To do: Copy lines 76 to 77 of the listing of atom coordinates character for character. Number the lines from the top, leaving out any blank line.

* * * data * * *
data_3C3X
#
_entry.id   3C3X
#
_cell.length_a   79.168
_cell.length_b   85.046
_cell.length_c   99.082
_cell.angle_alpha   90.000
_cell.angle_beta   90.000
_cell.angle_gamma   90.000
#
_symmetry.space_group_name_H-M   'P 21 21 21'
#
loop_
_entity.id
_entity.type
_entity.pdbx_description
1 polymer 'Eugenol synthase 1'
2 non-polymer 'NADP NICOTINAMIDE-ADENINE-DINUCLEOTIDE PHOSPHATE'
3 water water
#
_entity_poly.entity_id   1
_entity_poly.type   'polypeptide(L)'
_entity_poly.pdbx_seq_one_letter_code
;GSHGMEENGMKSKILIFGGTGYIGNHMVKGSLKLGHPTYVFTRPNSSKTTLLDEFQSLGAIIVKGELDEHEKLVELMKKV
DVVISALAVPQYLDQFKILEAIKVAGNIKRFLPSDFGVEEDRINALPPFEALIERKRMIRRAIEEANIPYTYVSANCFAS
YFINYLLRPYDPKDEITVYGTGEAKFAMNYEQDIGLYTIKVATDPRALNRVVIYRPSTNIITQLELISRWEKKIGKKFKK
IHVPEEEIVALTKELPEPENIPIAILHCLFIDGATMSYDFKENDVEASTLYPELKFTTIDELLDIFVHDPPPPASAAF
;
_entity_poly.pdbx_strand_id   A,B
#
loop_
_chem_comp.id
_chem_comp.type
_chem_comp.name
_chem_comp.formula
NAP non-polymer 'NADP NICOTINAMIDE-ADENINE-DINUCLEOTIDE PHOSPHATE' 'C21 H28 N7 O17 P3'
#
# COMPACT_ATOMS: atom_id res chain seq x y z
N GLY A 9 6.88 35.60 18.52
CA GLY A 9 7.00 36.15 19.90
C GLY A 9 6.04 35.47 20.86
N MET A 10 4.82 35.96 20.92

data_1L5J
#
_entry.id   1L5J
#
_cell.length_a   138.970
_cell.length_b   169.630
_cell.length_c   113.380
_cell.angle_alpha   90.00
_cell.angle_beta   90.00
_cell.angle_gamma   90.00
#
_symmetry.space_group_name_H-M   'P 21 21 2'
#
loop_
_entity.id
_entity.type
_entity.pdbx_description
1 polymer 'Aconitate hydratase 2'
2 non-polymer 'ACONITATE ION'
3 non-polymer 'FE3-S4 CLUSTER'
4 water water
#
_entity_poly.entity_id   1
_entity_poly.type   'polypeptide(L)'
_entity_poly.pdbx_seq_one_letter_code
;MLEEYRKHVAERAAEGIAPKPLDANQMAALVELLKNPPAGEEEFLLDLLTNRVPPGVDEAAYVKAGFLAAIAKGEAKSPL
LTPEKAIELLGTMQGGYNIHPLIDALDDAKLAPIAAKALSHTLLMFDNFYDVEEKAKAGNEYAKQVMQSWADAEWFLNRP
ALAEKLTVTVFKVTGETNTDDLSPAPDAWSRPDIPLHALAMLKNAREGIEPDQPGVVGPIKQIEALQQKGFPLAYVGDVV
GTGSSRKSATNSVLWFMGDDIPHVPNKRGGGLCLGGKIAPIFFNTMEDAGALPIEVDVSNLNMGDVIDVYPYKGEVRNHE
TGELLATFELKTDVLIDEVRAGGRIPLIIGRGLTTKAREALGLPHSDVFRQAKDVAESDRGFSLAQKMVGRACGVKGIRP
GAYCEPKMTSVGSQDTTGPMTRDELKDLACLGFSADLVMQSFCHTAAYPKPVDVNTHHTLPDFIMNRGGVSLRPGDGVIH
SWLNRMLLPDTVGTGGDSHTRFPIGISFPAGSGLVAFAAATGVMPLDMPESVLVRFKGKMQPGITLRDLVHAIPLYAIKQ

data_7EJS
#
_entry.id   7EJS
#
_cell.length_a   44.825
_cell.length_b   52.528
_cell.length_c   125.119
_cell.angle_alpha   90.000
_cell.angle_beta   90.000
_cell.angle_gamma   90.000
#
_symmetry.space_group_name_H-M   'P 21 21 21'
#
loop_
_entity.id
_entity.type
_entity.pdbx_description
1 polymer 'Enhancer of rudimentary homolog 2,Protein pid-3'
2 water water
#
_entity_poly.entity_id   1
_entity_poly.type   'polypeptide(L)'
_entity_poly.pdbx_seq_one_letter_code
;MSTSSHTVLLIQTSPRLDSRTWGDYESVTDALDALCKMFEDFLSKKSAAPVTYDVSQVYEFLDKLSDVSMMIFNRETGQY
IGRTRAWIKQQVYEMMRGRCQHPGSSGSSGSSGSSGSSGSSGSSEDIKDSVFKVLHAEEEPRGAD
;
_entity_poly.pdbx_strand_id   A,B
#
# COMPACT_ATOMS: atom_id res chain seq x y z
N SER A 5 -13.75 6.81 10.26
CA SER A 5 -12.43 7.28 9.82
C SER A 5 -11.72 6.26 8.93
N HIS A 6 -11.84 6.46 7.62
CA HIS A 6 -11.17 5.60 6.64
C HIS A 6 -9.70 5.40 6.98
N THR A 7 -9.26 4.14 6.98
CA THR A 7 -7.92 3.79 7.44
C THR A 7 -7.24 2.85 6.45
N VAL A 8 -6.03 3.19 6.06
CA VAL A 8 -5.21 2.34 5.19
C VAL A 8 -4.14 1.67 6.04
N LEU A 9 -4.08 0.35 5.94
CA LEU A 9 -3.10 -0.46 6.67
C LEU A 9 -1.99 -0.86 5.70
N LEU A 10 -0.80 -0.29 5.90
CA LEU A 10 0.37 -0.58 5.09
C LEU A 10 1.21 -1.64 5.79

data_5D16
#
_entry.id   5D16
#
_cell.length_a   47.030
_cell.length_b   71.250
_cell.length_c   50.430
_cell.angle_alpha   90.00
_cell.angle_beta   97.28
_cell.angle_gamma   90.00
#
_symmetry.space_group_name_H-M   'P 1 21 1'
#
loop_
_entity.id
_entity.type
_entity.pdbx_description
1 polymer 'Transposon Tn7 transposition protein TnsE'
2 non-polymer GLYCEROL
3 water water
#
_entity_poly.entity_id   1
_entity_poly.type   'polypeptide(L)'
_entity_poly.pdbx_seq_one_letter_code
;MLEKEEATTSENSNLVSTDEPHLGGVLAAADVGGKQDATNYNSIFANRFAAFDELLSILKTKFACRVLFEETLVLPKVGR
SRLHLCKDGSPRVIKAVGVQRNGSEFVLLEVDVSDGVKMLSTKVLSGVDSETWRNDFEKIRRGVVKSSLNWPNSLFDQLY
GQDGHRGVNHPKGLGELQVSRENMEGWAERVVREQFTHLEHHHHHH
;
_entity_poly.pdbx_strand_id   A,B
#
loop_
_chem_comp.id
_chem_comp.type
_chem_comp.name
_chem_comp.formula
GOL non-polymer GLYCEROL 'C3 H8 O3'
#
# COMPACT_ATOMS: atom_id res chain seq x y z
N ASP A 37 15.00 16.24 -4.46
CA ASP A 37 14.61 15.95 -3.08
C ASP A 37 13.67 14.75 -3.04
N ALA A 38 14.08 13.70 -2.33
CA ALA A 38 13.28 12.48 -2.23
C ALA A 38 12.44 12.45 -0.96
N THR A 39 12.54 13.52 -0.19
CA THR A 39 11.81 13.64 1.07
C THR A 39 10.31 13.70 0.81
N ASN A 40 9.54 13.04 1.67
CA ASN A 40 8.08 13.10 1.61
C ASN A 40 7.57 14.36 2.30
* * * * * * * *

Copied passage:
data_7EJS
#